Our discussions with researchers, across a number of different disciplines, revealed that many are propelled by a strong impulse to make a difference – to put their knowledge and their understanding of the issues in their field at the disposal of those who are making the relevant policy decisions, so as to bring about better outcomes for all. This may be linked to an ethical conviction that the results of research, and particularly perhaps that funded by the public purse, should be as widely accessible as possible and relevant to the current needs of society. It may also sometimes be accompanied by a certain frustration that policy does not appear to reflect the best available current knowledge. At the same time there is a recognition among researchers that not everyone is motivated in the same way, and that while some feel strongly driven by the desire for policy engagement others are more inwardly-focused on furthering the evolving debates within their own field of study. This difference may reflect the area of research concerned, but may also be a matter of personal inclination – or of the contractual requirements of employing institutions.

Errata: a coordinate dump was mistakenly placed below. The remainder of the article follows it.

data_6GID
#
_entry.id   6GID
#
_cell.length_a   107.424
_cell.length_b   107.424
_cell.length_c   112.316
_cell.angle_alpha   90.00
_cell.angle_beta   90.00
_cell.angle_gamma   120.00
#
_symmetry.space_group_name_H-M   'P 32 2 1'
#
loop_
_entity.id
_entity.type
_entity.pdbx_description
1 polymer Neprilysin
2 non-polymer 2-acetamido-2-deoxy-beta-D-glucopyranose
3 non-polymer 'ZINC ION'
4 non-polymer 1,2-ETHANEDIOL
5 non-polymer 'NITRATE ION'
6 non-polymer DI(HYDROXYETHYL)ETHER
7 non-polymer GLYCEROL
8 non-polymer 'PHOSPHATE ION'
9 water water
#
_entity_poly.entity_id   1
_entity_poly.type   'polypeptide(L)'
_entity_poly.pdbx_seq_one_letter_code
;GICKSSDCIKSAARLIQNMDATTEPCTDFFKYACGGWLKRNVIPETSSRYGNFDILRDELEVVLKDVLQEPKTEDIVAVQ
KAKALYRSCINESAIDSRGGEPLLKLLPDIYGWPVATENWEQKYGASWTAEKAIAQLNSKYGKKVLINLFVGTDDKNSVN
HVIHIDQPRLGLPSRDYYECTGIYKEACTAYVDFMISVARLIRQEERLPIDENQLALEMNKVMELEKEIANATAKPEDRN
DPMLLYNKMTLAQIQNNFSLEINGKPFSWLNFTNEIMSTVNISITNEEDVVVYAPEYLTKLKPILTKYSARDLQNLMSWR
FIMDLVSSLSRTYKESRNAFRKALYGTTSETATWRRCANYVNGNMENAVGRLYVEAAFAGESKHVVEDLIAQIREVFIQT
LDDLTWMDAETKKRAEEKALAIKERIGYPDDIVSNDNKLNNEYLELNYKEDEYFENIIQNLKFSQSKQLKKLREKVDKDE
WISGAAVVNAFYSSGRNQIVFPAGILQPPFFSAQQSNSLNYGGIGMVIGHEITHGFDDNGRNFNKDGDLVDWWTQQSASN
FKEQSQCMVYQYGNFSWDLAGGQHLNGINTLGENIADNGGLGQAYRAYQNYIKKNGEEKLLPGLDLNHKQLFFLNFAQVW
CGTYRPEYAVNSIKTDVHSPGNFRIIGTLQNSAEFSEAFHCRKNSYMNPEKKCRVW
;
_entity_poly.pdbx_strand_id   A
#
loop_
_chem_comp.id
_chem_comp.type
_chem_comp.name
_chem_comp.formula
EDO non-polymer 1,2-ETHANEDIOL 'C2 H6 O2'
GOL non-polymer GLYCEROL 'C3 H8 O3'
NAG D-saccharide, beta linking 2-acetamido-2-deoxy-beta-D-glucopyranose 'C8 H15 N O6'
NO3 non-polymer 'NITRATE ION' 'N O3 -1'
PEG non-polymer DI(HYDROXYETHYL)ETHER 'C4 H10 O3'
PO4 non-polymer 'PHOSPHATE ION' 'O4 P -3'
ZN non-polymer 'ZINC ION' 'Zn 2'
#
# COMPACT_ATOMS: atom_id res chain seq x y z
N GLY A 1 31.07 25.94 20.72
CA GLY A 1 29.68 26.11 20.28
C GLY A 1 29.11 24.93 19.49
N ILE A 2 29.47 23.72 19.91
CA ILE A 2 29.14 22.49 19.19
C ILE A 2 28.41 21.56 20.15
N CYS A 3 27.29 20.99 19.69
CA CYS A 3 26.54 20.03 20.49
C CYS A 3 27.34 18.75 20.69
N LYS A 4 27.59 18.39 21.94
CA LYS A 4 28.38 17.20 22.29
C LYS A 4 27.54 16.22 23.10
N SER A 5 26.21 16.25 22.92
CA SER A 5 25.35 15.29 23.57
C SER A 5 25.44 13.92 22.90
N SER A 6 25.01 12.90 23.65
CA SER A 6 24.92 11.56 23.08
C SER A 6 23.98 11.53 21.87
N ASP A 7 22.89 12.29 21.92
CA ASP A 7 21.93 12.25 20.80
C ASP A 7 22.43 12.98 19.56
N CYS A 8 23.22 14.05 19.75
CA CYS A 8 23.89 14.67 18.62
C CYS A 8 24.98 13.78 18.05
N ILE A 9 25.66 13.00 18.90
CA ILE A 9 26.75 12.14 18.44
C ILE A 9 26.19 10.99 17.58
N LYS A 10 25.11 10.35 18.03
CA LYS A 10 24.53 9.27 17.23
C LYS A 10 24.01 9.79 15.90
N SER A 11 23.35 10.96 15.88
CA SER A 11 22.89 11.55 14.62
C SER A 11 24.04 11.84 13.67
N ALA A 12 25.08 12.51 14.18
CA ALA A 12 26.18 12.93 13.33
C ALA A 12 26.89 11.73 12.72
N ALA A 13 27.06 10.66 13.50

Another aspect of intrinsic motivation relates to information and knowledge. Some researchers report that their engagement with the policy world has provided insights into emerging issues, opportunities for new learning and inspiration for further research, as well as enabling them to share their knowledge. There is a recognition that more senior established academics may be able to allow themselves the luxury of following their own knowledge agenda in ways that are not open to early career researchers. However, collaborating with government departments may sometimes, more instrumentally, give access to data sets which will be a valuable research resource, while working with international organisations especially can generate contacts with other researchers and potential collaborators in the same field across the globe.